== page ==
guillaume savaton - au mouvant sillage

My first domain-specific language with Racket

Step 3: Name resolution

Guillaume Savaton

The semantic checker for Tiny-HDL will be written in two steps. In the name resolution step, the checker introduces scopes in the abstract syntax tree, and uses them to map each named reference to the corresponding declaration.

In my journey through the Racket world, this is the place where things started to get frustrating for me.

In my previous DSL projects, I have always taken for granted that a language development framework should provide facilities for scoping and name resolution, and that these facilities would deserve to be put in the spotlight in the reference documentation as well as in the tutorials. For instance, the Xtext documentation has easy-to-reach sections for its linking feature, and its scoping API.

Until recently, I could not find similar documents in the Racket literature: the chapter Creating languages of the Racket guide, or the book Beautiful Racket, do not address this topic at all.

The Racket reference, however, contains a lot of information, but it is not organized as a beginner-level, step-by-step guide. For instance, searching for scopes will lead to the Syntax Model section in chapter 1, with a subsection about Identifiers, bindings and scopes. But the API for managing internal definition contexts and creating bindings is documented in the Syntax Transformers section in chapter 12. In both sections, it is not obvious whether this documentation is specific to the Racket language itself, or whether it can be also applied in the context of a DSL.

An API for scopes and bindings in Racket

In their paper Macros for Domain-Specific Languages (Proc. ACM Program. Lang. Vol. 4, OOPSLA, Article 229, November 2020), Michael Ballantyne, Alexis King and Matthias Felleisen present an architecture for implementing macro-extensible hosted DSLs. While extensibility is the key topic of the article, page 12 proposes a new API that addresses the management of scopes and bindings in the compile-time environment of a DSL.

The API is now available under the name ee-lib. It has an official documentation page that has been updated very recently, and its source code is available in a GitHub repository.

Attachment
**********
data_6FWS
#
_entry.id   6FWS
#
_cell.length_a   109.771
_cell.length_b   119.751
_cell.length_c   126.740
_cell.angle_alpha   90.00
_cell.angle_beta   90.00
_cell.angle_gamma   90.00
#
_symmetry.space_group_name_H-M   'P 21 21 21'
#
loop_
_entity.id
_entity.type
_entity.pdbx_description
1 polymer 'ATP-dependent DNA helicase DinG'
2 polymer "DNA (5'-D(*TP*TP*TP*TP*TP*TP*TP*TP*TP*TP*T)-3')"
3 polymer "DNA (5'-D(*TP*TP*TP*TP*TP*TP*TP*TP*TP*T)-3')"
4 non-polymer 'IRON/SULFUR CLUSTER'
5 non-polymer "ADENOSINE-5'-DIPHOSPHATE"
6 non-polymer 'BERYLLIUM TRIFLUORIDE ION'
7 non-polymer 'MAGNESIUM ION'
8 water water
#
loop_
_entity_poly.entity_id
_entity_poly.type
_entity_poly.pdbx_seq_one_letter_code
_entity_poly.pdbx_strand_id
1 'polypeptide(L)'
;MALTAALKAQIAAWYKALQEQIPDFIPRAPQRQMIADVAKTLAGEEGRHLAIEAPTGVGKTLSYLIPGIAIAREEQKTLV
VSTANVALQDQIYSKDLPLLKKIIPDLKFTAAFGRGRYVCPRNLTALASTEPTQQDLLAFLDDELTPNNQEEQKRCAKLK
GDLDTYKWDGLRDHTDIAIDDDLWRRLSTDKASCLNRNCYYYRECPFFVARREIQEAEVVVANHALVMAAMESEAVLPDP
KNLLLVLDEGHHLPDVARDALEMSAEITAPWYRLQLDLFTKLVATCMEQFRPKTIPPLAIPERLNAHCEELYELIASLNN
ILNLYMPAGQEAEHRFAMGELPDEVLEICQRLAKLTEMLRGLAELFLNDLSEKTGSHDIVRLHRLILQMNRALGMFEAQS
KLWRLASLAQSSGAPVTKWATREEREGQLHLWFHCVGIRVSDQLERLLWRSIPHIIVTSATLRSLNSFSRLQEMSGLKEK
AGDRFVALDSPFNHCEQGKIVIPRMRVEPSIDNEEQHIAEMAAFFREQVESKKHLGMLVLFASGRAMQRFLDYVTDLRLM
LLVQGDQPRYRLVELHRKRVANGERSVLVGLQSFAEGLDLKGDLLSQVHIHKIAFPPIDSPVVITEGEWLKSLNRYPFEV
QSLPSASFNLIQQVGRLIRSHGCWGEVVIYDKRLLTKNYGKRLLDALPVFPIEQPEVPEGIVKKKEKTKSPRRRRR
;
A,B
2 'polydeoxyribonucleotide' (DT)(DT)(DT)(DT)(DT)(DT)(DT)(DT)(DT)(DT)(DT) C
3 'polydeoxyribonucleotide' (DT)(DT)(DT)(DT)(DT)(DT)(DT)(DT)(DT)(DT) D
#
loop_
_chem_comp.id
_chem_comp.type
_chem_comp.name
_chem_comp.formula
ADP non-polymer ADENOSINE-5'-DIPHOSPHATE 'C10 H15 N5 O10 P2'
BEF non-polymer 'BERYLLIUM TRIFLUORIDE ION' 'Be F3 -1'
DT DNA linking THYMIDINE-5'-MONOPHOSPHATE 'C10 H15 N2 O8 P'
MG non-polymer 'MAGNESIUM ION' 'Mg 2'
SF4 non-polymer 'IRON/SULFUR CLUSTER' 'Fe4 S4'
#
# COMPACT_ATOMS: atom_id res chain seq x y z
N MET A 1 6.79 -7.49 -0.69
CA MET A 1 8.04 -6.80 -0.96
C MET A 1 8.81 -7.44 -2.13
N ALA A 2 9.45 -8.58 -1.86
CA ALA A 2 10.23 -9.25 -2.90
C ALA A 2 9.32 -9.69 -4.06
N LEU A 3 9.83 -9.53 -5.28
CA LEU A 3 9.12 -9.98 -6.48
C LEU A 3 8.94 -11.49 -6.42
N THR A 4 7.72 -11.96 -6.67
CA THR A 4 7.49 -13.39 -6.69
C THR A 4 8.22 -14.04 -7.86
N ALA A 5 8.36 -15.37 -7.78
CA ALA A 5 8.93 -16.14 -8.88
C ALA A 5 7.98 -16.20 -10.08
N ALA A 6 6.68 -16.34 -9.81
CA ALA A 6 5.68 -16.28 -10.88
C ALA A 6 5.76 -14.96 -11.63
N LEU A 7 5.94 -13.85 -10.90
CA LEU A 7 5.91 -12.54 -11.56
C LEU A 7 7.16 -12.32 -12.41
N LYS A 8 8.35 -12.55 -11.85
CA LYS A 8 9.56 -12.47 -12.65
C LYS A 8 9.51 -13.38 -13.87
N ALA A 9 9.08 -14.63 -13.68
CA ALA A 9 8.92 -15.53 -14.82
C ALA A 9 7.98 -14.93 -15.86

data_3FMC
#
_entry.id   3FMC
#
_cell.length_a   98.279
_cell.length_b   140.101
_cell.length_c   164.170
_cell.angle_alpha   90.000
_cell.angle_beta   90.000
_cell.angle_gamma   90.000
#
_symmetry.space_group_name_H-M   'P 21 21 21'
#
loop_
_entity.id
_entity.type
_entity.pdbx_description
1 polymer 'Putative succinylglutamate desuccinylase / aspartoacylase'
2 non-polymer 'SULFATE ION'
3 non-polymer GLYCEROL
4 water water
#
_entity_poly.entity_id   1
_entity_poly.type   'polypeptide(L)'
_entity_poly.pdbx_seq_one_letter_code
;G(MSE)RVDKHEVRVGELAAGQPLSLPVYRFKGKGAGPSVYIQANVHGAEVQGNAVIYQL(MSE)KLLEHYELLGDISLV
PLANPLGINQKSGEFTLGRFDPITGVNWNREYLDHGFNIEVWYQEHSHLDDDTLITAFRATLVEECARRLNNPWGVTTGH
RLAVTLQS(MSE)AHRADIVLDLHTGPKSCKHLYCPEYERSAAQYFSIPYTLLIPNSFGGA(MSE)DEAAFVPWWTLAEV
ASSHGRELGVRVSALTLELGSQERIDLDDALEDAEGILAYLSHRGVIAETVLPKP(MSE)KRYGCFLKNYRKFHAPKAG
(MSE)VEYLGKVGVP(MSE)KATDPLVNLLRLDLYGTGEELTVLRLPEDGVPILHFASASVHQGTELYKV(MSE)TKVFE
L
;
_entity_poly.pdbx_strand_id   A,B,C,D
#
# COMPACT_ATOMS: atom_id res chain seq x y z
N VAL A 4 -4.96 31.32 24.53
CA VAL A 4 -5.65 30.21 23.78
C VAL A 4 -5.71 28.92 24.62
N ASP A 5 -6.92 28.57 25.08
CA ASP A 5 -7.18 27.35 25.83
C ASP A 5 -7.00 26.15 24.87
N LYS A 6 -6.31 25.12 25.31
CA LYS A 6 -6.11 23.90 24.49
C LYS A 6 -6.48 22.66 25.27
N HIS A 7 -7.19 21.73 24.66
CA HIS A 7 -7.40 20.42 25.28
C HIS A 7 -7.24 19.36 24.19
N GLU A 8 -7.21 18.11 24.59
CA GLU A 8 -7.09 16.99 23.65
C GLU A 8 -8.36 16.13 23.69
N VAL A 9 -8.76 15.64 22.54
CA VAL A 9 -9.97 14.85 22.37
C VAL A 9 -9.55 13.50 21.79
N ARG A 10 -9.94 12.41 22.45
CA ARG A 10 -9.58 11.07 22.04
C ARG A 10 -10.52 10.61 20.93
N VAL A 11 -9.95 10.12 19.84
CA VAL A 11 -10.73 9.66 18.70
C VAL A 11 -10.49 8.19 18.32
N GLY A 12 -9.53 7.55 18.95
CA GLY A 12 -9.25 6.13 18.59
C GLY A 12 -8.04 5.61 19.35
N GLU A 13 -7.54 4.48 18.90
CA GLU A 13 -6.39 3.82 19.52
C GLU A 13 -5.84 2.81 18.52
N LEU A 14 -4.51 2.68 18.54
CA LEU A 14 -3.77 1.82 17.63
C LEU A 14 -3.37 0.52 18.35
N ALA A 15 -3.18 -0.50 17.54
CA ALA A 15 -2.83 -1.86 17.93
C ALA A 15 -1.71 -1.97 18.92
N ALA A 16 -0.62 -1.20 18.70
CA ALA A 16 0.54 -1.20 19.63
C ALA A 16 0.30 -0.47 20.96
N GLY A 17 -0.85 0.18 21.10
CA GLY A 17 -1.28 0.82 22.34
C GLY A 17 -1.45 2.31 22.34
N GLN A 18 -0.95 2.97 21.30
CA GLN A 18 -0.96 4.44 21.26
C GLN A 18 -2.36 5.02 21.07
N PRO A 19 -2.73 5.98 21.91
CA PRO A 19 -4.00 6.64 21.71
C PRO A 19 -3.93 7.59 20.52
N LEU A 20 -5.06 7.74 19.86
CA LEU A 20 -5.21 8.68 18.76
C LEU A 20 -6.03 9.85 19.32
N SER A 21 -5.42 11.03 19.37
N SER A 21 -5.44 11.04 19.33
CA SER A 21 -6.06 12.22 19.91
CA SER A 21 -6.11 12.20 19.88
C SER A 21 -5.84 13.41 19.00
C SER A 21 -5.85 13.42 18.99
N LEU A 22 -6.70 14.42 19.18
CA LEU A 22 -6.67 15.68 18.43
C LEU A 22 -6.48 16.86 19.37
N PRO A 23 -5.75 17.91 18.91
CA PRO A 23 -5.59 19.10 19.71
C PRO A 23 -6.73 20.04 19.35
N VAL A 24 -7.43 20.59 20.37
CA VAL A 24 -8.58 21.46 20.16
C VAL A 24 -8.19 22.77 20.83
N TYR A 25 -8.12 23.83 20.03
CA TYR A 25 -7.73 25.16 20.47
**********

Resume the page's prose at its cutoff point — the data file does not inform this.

When I started the implementation of Tiny-HDL in May 2020, ee-lib was still experimental and unpublished. I had the opportunity to read a draft of the aforementioned paper, kindly shared with me by Michael Ballantyne and Matthias Felleisen in reaction to my questions on the racket-users mailing list.

Browsing the source code of ee-lib was very informative, but there is still a lot in it that I don’t fully understand. As an exercise, I ended up writing my own minimal scoping module for Tiny-HDL: it is basically a stripped-down version of the ee-lib API that provides just enough for my needs, without any attempt to be compatible with ee-lib or to address macro-extensibility concerns.

The implementation of scopes and name resolution in Tiny-HDL uses the following functions and macros:

  • with-scope: wraps its body in a new scope nested in the current scope.
  • add-scope: decorates a syntax object with scope information.
  • bind!: creates a binding for a given name in the the current scope, and maps this binding to some given data.
  • lookup: looks for a binding in the current scope and returns its corresponding data.

They are based on four functions from the Racket standard library:

This code fragment is taken from the file lib/scope.rkt available in the Tiny-HDL source repository:

(define current-scope (make-parameter #f))

(define-syntax-rule (with-scope* sc body ...)
  (parameterize ([current-scope sc])
    body ...))

(define-syntax-rule (with-scope body ...)
  (with-scope* (syntax-local-make-definition-context (current-scope))
    body ...))

(define (add-scope stx)
  (internal-definition-context-introduce (current-scope) stx 'add))

(define (bind! name data)
  (syntax-local-bind-syntaxes (list name) #`'#,data (current-scope)))

(define (lookup name [pred (λ (x) #t)])
  (define res (syntax-local-value name
                (λ () (raise-syntax-error #f "No declaration found for this identifier" name))
  (unless (pred res)
    (raise-syntax-error #f "Cannot be used in this context" name))

The macro thunk/in-scope below is a minor personal addition that allows to create a thunk (a lambda with zero argument) whose body has access to the current scope:

(define-syntax-rule (thunk/in-scope body ...)